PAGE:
E-mail (electronic mail) is the major tool used to communicate over the Internet. There are a number of parallels between regular US mail (commonly referred to as snail mail on the Internet). When mail is sent on the Internet, it travels from mail box mail to mail box using an address. And like regular mail, e-mail waits in the mailbox until you retrieve it. This means that you don't have to be on-line for someone to send you mail. You do however, have to go on-line to get the mail that has been sent to you and send mail to other people. On the Internet e-mail is sent electronically, which means you type a message and send it without ever needing to print or write it out on paper.
E-mail is addressed in very much the same way in which you would address a letter. Instead of the traditional name, street address, city, state, zip code an Internet address is comprised of: a users name the"at" (@) symbol and then the company, organization, or service provider where they get their mail. My Internet user name is geoffk and I work at One World Internetworking, Inc.Which makes my e-mail address firstname.lastname@example.org. The .com signifies that I work, or get my e-mail through a private company. If my e-mail address had .org then it would mean that I get my mail through an organization. .gov would mean a government site, .net would mean a network, .edu would mean an educational institution. E-mail addresses might seem difficult at first, but once you start using them they get pretty easy.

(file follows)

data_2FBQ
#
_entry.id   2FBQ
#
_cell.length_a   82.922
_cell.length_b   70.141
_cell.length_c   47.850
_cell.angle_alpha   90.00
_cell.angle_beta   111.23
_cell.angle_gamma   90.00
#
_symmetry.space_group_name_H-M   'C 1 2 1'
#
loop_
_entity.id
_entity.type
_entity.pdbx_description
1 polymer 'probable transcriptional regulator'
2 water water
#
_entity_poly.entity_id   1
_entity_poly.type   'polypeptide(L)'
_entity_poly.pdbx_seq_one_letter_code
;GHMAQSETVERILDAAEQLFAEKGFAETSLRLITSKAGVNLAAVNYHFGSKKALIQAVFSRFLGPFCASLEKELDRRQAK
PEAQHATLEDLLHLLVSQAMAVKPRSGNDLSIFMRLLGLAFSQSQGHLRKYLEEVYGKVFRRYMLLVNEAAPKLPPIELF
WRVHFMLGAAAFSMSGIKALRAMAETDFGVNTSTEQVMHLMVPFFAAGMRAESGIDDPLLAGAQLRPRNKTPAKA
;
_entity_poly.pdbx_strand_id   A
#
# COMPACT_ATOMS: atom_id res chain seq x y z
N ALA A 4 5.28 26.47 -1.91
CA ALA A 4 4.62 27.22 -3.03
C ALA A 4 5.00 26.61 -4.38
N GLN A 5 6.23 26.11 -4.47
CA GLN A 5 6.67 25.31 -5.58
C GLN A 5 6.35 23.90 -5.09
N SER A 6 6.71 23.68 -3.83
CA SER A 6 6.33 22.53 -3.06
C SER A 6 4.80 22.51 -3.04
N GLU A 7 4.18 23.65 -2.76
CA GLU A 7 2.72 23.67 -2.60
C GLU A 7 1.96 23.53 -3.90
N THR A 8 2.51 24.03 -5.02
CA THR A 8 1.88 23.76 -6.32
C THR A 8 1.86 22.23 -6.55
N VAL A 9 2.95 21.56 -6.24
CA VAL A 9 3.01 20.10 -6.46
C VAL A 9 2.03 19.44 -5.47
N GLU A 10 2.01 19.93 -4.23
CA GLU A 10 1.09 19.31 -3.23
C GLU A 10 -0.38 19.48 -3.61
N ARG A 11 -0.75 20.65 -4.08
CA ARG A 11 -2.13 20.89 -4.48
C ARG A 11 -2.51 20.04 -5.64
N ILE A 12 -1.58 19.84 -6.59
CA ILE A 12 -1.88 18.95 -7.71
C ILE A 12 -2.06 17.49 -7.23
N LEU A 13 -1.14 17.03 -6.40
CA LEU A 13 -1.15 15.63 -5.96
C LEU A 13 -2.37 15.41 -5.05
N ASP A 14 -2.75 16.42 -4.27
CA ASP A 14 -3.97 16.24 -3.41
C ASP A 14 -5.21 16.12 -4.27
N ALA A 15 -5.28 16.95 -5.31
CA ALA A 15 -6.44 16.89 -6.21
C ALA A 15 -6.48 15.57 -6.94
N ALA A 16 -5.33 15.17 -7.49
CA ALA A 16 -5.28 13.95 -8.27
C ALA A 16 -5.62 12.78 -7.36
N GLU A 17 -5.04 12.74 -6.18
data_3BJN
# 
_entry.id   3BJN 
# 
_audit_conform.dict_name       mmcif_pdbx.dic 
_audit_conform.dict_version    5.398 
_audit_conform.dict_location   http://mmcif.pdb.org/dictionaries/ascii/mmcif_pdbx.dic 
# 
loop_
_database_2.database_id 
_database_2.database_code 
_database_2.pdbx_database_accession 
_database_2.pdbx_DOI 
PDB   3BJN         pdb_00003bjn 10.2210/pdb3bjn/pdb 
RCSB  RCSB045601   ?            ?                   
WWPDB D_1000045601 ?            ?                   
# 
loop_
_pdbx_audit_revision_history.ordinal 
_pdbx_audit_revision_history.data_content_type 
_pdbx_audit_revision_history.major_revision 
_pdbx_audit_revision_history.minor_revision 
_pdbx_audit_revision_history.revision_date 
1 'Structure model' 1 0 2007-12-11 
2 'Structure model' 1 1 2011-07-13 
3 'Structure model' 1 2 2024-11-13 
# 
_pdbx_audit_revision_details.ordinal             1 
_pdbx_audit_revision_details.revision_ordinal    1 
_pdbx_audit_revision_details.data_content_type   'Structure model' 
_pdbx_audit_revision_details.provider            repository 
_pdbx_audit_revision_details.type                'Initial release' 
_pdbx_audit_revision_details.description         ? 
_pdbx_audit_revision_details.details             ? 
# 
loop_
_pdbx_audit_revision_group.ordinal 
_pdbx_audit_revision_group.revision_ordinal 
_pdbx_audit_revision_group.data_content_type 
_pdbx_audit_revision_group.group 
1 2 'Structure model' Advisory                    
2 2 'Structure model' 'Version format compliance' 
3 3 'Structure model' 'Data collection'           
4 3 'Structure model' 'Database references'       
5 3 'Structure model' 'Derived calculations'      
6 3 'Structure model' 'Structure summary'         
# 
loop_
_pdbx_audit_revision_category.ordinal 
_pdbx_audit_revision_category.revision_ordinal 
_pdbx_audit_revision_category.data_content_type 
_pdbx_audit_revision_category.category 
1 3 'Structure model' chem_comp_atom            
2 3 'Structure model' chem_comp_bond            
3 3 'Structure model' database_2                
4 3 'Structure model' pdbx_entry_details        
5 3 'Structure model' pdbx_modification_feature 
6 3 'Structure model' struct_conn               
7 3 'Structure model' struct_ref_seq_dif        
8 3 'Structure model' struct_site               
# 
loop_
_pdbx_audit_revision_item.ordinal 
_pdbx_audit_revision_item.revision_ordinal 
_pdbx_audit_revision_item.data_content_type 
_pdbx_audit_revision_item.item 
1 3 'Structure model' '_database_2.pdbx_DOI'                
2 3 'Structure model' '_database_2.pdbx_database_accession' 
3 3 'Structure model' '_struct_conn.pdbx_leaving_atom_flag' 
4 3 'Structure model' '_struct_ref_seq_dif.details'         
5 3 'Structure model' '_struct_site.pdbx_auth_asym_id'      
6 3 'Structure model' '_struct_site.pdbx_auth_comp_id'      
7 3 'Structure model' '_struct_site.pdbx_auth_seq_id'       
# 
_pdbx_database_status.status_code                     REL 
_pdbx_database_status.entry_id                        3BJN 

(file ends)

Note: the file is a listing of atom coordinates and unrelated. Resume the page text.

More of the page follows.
The biggest use for e-mail is sending messages back and forth between two people, very much like a conversation. But what happens when you want to have a discussion about something with a large group of people? The answer is a mailing list. Mailing lists provide an e-mail forum for discussion of topics and issues with a larger group of people. The size or number of people who subscribe to a list range from a handful of people to thousands of people. When you send a message to a list (you send it to a message routing center called a list serve) it is disseminated to everyone who subscribes to thatlist. To subscribe to a mailing list, you find the list or lists you are interested in, get the e-mail address to sign up and then send a message to the appropriate address with "subscribe" followed by the name of the list and your name. To unsubscribe you do the same thing only using the word "unsubscribe". There are mailing lists on a whole spectrum of topics. Mailing lists can also be used to send and receive electronic newsletters that arrive by e-mail. A warning about mailing lists: it is easy to find a ton of them that sound interesting, but subscribing to several of them can fill your mail box fuller than you could ever imagine.